Irish voters are preparing to shutter one of the two chambers of parliament in a referendum that will take place on Oct. 4, one of the few examples of austerity reducing the number of politicians. Having survived in one form or another for an almost uninterrupted stretch of over 90 years, the parliament’s 60-seat upper house now faces oblivion if voters decide by a simple majority to get rid of it. Opinion polls suggest that over 60% of those voting Friday will cast ballots for the ‘Yes’ proposition, sealing the fate of the upper house. Abolishing the senate is Irish Prime Minister Enda Kenny’s idea, the center piece of political reforms he pledged long before his coalition swept to power at the height of the country’s banking and debt crisis more than two years ago. The bursting of the country’s property market bubble toppled the former Celtic tiger economy, leaving many unemployed and forcing thousands to emigrate in search of work. The country aims to emerge from its 2010 international bailout this year, but financially distressed households still face two more years of tax increases and spending cuts. Against this backdrop, Mr. Kenny believes that closing the senate, and other political reforms, will be popular with voters.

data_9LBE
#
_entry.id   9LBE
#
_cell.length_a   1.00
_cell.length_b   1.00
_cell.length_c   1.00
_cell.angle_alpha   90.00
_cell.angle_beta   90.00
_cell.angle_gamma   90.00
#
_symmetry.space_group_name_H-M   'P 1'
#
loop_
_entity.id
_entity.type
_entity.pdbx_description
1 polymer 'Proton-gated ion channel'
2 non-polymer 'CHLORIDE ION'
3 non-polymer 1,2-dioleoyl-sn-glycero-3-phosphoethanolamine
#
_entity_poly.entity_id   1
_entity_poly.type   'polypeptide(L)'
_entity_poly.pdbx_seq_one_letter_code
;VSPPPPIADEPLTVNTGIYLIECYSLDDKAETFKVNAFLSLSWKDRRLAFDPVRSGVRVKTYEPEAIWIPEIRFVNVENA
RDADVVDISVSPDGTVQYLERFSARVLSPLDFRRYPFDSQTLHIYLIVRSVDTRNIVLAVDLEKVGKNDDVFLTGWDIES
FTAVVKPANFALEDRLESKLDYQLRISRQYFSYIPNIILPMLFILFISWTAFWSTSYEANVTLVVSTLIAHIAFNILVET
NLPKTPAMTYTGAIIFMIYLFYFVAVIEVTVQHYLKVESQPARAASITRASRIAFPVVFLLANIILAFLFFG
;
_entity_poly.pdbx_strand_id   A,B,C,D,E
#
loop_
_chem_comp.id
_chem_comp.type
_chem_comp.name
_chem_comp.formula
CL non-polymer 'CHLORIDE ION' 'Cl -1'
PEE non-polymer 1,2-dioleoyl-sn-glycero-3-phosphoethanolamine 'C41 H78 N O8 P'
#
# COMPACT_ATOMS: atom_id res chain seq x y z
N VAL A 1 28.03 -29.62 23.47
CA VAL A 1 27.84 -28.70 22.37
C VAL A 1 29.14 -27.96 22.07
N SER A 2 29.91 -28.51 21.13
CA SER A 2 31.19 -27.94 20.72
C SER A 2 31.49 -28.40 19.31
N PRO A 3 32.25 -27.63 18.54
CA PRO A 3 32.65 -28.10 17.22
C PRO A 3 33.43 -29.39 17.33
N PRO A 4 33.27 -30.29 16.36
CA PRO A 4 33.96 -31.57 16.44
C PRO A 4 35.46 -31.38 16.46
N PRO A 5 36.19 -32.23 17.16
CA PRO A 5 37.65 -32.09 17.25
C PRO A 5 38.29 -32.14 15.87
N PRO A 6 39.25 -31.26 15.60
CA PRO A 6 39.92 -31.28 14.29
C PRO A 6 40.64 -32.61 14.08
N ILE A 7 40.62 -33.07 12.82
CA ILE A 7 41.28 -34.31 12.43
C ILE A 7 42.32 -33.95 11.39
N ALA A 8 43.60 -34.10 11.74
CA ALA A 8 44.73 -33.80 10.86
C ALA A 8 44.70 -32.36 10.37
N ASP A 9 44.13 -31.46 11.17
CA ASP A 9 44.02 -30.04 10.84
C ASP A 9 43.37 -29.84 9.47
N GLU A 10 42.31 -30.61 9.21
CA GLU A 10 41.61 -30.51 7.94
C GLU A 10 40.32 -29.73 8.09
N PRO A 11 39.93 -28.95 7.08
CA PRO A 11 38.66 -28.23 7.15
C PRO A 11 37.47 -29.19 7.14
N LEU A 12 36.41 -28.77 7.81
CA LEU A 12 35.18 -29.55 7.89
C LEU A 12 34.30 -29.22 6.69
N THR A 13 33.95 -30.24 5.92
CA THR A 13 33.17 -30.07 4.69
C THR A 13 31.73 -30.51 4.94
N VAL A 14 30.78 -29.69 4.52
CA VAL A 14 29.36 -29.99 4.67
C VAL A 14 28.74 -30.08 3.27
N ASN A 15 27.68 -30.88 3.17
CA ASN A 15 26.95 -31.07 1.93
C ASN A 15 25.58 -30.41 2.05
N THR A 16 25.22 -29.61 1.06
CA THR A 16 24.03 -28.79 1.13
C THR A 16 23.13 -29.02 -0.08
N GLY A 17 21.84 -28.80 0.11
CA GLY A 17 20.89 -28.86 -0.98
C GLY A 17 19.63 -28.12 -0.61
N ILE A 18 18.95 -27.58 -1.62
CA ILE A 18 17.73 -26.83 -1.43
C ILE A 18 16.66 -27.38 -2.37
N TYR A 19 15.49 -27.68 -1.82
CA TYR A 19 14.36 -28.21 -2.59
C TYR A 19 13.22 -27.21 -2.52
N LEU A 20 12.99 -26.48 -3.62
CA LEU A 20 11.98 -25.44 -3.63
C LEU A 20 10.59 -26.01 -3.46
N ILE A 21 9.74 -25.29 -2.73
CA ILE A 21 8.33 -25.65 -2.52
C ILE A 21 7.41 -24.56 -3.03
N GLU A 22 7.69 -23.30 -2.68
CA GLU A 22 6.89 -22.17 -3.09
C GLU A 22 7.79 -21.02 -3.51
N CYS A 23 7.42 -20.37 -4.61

First elected to the powerful lower house, the Dail, in 1975, Mr. Kenny is Ireland’s longest serving MP. He told the Dail last week that the senate serves no useful purpose and that its €20 million ($27 million) annual running cost is a luxury the country cannot afford, “given the unprecedented scale of economic deprivation and calamity that afflicted us.”
“The question is a very straight question. Do you want to keep it, or do you want to abolish it. I hope people answer that question very strongly on the abolition side,” he said.
Over the years there have been few prominent senators and its members have low name recognition. Many senators are directly nominated by government parties and its impact on Irish politics has been negligible. The house has powers to delay, but not to change or scrap legislation.
Some critics of the senate say it is merely a “talking shop”, an irrelevant debating society that doesn’t serve the country’s needs and that it is mostly ignored by the Dail, the directly-elected chamber. Many senators have other jobs outside the house. They are paid €60,000 year, but some officeholders earn a lot more.
Full Article: Ireland Prepares to Abolish Senate – WSJ.com.